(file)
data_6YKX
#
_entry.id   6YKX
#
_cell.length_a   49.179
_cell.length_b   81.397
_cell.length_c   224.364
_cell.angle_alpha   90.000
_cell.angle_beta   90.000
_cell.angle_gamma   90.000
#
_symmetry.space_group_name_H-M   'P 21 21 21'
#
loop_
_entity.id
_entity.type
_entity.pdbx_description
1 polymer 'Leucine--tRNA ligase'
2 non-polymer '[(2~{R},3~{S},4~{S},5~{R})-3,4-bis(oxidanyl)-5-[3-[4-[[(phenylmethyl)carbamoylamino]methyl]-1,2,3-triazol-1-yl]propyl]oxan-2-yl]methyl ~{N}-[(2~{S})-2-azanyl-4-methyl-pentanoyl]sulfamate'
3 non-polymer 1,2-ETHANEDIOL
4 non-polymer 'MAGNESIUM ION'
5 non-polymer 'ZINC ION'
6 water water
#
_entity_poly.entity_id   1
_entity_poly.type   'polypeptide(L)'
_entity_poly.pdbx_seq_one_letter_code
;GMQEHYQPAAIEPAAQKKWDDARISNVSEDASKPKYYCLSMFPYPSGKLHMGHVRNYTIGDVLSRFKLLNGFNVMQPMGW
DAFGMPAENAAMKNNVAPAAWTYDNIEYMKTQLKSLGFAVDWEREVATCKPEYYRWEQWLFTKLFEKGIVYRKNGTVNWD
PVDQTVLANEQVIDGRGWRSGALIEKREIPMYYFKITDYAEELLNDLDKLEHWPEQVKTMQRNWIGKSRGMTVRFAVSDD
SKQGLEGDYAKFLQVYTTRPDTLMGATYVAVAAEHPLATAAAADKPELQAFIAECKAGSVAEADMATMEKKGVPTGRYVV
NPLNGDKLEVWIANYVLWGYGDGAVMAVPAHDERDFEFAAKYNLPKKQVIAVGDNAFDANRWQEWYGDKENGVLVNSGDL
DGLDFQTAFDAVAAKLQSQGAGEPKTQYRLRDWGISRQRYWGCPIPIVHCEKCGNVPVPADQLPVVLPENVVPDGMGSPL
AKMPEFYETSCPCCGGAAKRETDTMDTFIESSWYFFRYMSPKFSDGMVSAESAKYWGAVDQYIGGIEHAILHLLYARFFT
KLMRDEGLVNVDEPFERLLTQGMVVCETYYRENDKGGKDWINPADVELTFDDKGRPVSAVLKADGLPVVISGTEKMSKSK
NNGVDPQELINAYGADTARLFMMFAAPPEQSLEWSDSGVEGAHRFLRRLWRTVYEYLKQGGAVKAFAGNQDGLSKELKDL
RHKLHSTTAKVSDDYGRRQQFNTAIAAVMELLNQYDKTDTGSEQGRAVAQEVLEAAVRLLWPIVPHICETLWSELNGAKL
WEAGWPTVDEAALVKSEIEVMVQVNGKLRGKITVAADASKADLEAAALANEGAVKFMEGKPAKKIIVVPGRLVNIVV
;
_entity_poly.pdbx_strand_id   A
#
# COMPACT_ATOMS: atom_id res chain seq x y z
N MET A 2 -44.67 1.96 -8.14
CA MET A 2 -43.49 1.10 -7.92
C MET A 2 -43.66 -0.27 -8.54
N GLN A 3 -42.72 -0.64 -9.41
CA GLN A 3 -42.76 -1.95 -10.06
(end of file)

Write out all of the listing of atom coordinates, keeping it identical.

data_6YKX
#
_entry.id   6YKX
#
_cell.length_a   49.179
_cell.length_b   81.397
_cell.length_c   224.364
_cell.angle_alpha   90.000
_cell.angle_beta   90.000
_cell.angle_gamma   90.000
#
_symmetry.space_group_name_H-M   'P 21 21 21'
#
loop_
_entity.id
_entity.type
_entity.pdbx_description
1 polymer 'Leucine--tRNA ligase'
2 non-polymer '[(2~{R},3~{S},4~{S},5~{R})-3,4-bis(oxidanyl)-5-[3-[4-[[(phenylmethyl)carbamoylamino]methyl]-1,2,3-triazol-1-yl]propyl]oxan-2-yl]methyl ~{N}-[(2~{S})-2-azanyl-4-methyl-pentanoyl]sulfamate'
3 non-polymer 1,2-ETHANEDIOL
4 non-polymer 'MAGNESIUM ION'
5 non-polymer 'ZINC ION'
6 water water
#
_entity_poly.entity_id   1
_entity_poly.type   'polypeptide(L)'
_entity_poly.pdbx_seq_one_letter_code
;GMQEHYQPAAIEPAAQKKWDDARISNVSEDASKPKYYCLSMFPYPSGKLHMGHVRNYTIGDVLSRFKLLNGFNVMQPMGW
DAFGMPAENAAMKNNVAPAAWTYDNIEYMKTQLKSLGFAVDWEREVATCKPEYYRWEQWLFTKLFEKGIVYRKNGTVNWD
PVDQTVLANEQVIDGRGWRSGALIEKREIPMYYFKITDYAEELLNDLDKLEHWPEQVKTMQRNWIGKSRGMTVRFAVSDD
SKQGLEGDYAKFLQVYTTRPDTLMGATYVAVAAEHPLATAAAADKPELQAFIAECKAGSVAEADMATMEKKGVPTGRYVV
NPLNGDKLEVWIANYVLWGYGDGAVMAVPAHDERDFEFAAKYNLPKKQVIAVGDNAFDANRWQEWYGDKENGVLVNSGDL
DGLDFQTAFDAVAAKLQSQGAGEPKTQYRLRDWGISRQRYWGCPIPIVHCEKCGNVPVPADQLPVVLPENVVPDGMGSPL
AKMPEFYETSCPCCGGAAKRETDTMDTFIESSWYFFRYMSPKFSDGMVSAESAKYWGAVDQYIGGIEHAILHLLYARFFT
KLMRDEGLVNVDEPFERLLTQGMVVCETYYRENDKGGKDWINPADVELTFDDKGRPVSAVLKADGLPVVISGTEKMSKSK
NNGVDPQELINAYGADTARLFMMFAAPPEQSLEWSDSGVEGAHRFLRRLWRTVYEYLKQGGAVKAFAGNQDGLSKELKDL
RHKLHSTTAKVSDDYGRRQQFNTAIAAVMELLNQYDKTDTGSEQGRAVAQEVLEAAVRLLWPIVPHICETLWSELNGAKL
WEAGWPTVDEAALVKSEIEVMVQVNGKLRGKITVAADASKADLEAAALANEGAVKFMEGKPAKKIIVVPGRLVNIVV
;
_entity_poly.pdbx_strand_id   A
#
# COMPACT_ATOMS: atom_id res chain seq x y z
N MET A 2 -44.67 1.96 -8.14
CA MET A 2 -43.49 1.10 -7.92
C MET A 2 -43.66 -0.27 -8.54
N GLN A 3 -42.72 -0.64 -9.41
CA GLN A 3 -42.76 -1.95 -10.06